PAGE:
MOSCOW — Indie distribution in Russia faces a tight squeeze in the next couple of years as key markets in television and home entertainment retract in the face of the global financial crisis and challenges from increased local movie output.
With Hollywood still dominant at the Russian box office, international indie product is facing increasing competition from local Russian films — which accounts for up to 30% of the exhibition market.
It is also challenged by a growing trend toward Hollywood-studio backing for local-language films in a market that continues to demonstrate an appetite for homegrown stories.
Monumental Pictures — a collaboration between Sony and longtime local industry vets Paul Heth and Michael Schlicht — will see its sequel to 2008 Russian comedy spoof “The Very Best Film” (which grossed more than $27 million), hit screens in January.
Disney is making a Russian children’s fairy tale with Oscar-winning director Nikita Mikhalkov’s Three-T Studio.
And even Central Partnership — long the flag bearer of indie distribution and production in Russia — recently announced a strategic alliance with Paramount. It will make Central Partnership, which is Russia’s fifth-place theatrical distrib with a 7.3% market share, the exclusive distributor of Paramount product in Russia and opens the way to co-productions between the two companies.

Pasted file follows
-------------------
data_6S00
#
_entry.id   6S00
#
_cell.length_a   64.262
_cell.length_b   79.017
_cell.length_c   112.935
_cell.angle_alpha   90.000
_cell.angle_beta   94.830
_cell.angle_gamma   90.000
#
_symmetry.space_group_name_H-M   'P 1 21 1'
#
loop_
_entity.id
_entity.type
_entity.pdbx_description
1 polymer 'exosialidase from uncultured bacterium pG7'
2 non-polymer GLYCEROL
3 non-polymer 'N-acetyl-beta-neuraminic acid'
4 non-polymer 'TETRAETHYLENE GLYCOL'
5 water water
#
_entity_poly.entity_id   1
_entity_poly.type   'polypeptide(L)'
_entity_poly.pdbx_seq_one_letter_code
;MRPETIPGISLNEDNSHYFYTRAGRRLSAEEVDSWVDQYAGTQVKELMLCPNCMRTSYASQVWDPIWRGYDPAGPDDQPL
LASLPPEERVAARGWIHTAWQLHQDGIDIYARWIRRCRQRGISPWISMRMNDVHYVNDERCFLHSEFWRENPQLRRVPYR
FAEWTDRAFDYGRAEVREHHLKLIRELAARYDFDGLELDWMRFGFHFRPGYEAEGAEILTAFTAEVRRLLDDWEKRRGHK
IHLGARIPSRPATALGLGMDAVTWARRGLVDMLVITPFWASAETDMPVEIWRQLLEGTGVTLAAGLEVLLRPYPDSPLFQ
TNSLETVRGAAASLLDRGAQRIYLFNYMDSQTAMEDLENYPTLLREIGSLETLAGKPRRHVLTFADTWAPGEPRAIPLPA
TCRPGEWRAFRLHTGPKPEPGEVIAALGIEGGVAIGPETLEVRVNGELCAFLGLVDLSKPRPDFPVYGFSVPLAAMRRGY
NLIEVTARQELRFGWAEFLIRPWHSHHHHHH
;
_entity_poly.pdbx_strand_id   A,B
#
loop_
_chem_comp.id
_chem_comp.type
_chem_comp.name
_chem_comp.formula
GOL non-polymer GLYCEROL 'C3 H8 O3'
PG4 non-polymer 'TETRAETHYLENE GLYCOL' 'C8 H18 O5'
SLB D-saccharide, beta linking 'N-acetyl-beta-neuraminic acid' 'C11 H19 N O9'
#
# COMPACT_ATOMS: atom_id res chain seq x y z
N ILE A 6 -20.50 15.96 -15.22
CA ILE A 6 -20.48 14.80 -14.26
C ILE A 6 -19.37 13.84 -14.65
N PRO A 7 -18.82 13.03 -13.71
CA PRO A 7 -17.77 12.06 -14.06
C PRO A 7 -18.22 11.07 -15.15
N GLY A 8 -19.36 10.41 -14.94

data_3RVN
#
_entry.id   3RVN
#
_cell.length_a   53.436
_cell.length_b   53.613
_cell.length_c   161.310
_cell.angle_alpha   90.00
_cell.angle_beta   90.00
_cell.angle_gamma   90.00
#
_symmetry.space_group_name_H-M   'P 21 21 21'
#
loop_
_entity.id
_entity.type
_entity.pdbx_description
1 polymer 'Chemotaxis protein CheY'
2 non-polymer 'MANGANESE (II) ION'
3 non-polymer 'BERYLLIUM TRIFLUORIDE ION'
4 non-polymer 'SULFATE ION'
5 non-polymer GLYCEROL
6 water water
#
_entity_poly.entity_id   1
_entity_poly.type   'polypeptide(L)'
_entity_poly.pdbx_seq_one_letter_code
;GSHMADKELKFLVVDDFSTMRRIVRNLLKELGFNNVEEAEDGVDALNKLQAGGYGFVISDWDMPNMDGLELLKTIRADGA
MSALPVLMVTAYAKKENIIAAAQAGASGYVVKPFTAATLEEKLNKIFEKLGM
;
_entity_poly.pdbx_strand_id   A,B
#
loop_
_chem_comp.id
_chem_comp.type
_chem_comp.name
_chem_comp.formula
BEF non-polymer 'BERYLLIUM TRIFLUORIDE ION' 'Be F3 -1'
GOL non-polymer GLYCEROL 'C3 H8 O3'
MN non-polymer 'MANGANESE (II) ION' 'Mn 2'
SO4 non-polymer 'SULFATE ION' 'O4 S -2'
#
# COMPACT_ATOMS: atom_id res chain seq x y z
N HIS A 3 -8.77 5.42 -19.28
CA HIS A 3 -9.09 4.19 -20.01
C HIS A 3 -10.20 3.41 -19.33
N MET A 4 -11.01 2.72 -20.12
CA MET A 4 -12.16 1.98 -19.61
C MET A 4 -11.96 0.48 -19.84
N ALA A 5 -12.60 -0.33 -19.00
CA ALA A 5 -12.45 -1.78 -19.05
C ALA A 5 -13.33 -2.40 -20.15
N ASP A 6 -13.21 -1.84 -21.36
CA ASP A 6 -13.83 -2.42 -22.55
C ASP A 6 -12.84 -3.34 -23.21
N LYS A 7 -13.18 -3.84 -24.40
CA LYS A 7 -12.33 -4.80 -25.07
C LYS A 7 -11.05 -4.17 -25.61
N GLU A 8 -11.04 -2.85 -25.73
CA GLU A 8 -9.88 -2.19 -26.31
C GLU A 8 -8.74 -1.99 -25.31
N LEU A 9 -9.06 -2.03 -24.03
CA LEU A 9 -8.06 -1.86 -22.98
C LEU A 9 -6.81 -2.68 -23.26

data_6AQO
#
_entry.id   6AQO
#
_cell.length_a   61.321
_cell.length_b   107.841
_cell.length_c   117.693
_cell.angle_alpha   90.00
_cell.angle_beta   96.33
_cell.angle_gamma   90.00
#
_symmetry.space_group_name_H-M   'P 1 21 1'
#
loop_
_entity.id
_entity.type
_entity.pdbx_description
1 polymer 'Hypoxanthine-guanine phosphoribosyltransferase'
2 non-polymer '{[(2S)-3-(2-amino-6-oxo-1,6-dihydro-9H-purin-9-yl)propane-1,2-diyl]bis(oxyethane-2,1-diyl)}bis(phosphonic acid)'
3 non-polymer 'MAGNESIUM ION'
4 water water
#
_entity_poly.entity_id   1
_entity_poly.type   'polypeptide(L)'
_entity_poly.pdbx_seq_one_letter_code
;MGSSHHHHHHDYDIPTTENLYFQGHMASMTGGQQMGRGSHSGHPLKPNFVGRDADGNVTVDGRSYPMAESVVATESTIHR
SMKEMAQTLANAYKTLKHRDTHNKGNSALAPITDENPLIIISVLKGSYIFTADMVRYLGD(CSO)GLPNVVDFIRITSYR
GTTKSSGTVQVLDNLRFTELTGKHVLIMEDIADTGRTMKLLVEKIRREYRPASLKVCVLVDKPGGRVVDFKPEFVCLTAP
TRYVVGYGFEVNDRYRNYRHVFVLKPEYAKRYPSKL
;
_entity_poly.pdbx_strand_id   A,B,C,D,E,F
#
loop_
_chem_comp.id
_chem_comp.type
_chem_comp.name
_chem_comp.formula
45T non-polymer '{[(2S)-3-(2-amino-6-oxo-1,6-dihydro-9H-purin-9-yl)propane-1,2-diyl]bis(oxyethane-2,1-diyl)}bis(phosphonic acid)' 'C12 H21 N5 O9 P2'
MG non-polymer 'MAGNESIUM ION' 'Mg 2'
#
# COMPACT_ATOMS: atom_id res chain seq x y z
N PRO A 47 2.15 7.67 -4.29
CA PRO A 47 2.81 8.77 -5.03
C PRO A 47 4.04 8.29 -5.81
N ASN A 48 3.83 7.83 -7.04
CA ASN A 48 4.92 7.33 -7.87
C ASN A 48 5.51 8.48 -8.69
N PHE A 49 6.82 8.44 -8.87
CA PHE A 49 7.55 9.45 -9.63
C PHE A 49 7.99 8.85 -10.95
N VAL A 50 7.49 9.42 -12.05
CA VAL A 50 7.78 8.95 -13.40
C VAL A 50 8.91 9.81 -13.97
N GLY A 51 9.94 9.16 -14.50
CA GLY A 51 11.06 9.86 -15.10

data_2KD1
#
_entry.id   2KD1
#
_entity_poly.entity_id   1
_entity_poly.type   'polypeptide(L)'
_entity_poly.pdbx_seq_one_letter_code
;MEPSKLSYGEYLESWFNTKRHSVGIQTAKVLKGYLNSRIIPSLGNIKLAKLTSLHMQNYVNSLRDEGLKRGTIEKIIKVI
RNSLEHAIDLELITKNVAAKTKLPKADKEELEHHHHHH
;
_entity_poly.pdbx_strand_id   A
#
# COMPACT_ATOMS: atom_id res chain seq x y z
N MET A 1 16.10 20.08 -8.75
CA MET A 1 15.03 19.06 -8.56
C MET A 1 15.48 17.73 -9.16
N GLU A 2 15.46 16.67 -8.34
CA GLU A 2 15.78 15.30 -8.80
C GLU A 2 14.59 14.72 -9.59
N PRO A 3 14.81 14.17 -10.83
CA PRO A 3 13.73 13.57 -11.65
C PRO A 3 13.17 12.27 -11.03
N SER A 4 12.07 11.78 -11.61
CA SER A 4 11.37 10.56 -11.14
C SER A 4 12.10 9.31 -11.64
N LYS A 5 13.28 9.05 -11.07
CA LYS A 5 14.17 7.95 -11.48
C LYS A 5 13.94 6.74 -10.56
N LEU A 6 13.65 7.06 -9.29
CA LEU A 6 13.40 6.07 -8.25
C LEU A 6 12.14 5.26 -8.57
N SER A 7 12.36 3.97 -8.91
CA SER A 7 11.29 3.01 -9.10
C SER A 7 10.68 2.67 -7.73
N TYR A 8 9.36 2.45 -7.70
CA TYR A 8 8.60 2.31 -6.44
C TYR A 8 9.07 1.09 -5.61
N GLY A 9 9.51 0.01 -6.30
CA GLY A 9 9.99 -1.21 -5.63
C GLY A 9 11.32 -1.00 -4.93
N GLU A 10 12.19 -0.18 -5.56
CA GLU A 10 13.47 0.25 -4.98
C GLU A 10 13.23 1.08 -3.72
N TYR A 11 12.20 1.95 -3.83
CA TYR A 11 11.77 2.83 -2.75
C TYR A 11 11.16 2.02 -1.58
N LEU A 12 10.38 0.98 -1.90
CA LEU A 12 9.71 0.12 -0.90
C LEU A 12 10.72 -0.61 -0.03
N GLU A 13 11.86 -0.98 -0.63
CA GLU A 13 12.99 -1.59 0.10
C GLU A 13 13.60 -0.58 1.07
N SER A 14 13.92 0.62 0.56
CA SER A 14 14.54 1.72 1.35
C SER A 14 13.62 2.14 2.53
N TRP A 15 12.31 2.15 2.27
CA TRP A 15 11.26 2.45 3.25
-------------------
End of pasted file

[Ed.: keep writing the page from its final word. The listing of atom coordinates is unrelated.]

Central Partnership will continue to buy the sort of strong international indie product it favors, such as fall release “St. Trinian’s.” But Armen Dishdishian, CP’s exec VP of international, warns that sales companies must be more flexible with their pricing.
“Prices have been rising sharply over the past five years due to cutthroat competition between distributors of indie product in Russia, but the global crash means that has come to an end,” says Dishdishian, whose company is behind Russian Oscar submission “Mermaid.” “TV and DVD sales are key to meeting minimum guarantees, and with so much Russian product out there those markets are cutting back. Prices have to come down.”
Dishdishian’s approach at this month’s American Film Market could likely be reflected by other Russian indie buyers: If the price isn’t right, they’ll walk.
Plans by some large Russian media corporations to find extra revenue from Internet and VOD sources have been put on hold, further weakening appetite.
$654 million (to Oct. 5)
“Irony of Fate — The Sequel” ($50 million)
“Class” (Kino Bez Granits)
“Paris” (CP Classic)
“Saw 5” (Cascade)
“St. Trinian’s” (Central Partnership)
“Tekhnologiya” (Nashe Kino)